Personality, Social Psychology, and Psychopathology: Reflections on a Lewinian Vision
© 2012 by Oxford University Press, Inc. All rights reserved. In this chapter, we first consider the historical and conceptual roots of the tripartite, but at times rocky, marriage of the fields of personality, social, and abnormal psychology. After briefly describing the hopes of early 20th-century scholars to array the study of normal and abnormal behavior, thought, and feeling on the same conceptual continua, we call for the rekindling of these conjunctive hopes. Indeed, we argue that with the advent of current cross-cutting developments in cognitive, socioemotional, and biological perspectives in the broader domain of the behavioral sciences, that the time is ripe for rearranging the marriage among these fields. In order to provide a conceptual frame for such a conjunctive effort, we return to Lewinian field theory and its definition of forces of locomotion in the life space as a particularly notable way to put the examination of normal and abnormal psychology in the same theoretical space. By addressing some critical ideational themes in the domains of personality and social psychology, we attempt to illustrate the overlap of these themes with the ideas and questions of scholars of abnormal behavior. Of course, in deploying a Lewinian model our analyses turn to the dynamics of person x environment interactions in the regions of the life space. In doing so we define the phenomena of meaning-making and the multiple "worldview" existential models in social and personality psychology as the forces constituting the primary dynamics defining the permeability of adaptive regions of the "life space" or phenomenal field. We illustrate these dynamics by detailed consideration of human adaptation in two critical regions or domains of life experience in the behavioral field: the domain of regulatory transactions and the domain of acceptance, social affection, and relationships. While these domains certainly do not exhaust all regions of the life space, we argue that they are particularly pertinent for parsing continua of normal-to-abnormal adaptation and conjoining the nature of psychopathology with the everyday struggles of personal and social significance to all humans. We conclude our analysis by rather unabashed advocacy, not specifically for the model we explore, but for scholarship that is aimed at developing models that link the normal to what we refer to as the abnormal or psychopathological. As humans, the cloths of our selves and our environments are made from common as well as individually unique fibers. We conclude that to disambiguate how such fibers are woven together to frame the forces driving our travels from blissful adaptation to painful maladjustment should be a primary agenda for our interconnected sciences of human behavior.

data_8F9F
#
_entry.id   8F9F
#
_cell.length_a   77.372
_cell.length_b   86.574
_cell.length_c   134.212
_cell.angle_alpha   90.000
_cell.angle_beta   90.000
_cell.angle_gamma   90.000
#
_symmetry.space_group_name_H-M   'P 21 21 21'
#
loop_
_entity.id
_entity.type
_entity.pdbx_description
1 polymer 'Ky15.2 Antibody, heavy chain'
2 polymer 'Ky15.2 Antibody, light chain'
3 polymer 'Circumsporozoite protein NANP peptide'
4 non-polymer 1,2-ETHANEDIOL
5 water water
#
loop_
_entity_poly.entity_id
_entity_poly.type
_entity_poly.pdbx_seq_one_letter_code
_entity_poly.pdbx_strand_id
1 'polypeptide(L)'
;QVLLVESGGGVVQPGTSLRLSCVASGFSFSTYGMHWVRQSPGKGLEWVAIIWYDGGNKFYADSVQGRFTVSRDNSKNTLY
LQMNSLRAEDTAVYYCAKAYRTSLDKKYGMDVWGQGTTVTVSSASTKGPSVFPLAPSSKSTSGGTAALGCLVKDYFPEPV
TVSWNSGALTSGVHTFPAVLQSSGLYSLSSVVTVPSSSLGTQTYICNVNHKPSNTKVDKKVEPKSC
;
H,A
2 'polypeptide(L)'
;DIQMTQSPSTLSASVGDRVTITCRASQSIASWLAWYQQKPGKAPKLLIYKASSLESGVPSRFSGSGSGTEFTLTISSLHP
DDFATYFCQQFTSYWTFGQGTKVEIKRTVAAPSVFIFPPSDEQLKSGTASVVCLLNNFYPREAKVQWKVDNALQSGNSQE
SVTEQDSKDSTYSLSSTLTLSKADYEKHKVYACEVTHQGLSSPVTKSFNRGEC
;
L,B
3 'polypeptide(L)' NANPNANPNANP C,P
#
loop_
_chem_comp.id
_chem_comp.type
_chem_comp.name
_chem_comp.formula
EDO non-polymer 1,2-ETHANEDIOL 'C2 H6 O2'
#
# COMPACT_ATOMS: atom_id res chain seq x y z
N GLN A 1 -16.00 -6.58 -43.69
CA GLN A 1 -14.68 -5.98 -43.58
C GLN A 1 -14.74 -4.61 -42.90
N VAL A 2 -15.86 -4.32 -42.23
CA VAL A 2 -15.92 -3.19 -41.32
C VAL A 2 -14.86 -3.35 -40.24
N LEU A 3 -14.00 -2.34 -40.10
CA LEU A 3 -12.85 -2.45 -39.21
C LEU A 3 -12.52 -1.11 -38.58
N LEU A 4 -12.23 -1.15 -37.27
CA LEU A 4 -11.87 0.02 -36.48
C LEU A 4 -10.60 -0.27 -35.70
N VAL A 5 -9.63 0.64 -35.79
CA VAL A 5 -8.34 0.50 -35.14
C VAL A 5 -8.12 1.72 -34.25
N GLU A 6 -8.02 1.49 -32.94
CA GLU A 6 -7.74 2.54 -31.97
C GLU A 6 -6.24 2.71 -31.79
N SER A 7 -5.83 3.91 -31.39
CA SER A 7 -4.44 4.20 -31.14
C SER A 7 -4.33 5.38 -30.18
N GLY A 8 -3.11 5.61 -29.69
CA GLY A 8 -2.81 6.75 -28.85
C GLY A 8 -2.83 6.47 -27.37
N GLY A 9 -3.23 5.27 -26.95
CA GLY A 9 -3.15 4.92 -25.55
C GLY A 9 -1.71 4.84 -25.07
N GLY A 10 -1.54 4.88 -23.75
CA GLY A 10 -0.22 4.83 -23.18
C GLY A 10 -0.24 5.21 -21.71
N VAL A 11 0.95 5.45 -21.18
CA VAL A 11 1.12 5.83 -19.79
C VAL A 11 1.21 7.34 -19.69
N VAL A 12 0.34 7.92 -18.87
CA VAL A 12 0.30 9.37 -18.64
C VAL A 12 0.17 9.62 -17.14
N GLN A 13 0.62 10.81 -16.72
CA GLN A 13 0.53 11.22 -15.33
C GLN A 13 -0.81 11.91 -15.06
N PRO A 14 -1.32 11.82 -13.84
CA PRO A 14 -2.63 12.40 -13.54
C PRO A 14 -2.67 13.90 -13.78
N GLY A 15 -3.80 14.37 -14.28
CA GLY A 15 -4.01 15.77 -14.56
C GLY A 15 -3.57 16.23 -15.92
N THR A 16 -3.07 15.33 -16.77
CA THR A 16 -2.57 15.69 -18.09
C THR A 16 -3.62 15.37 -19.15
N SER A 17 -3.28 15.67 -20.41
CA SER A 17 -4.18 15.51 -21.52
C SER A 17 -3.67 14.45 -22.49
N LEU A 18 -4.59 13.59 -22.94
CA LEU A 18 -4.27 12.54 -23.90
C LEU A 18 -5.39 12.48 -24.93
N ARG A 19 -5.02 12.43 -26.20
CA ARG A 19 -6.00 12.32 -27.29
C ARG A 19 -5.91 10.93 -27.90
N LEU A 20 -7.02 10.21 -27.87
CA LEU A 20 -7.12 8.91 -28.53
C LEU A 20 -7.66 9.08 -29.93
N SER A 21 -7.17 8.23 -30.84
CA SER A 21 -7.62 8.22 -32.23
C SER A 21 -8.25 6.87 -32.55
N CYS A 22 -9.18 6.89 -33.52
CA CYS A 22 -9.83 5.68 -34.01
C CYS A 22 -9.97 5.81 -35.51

Costanzo, PR; Hoyle, RH; Leary, MR
- The Oxford Handbook of Personality and Social Psychology
International Standard Book Number 13 (ISBN-13)
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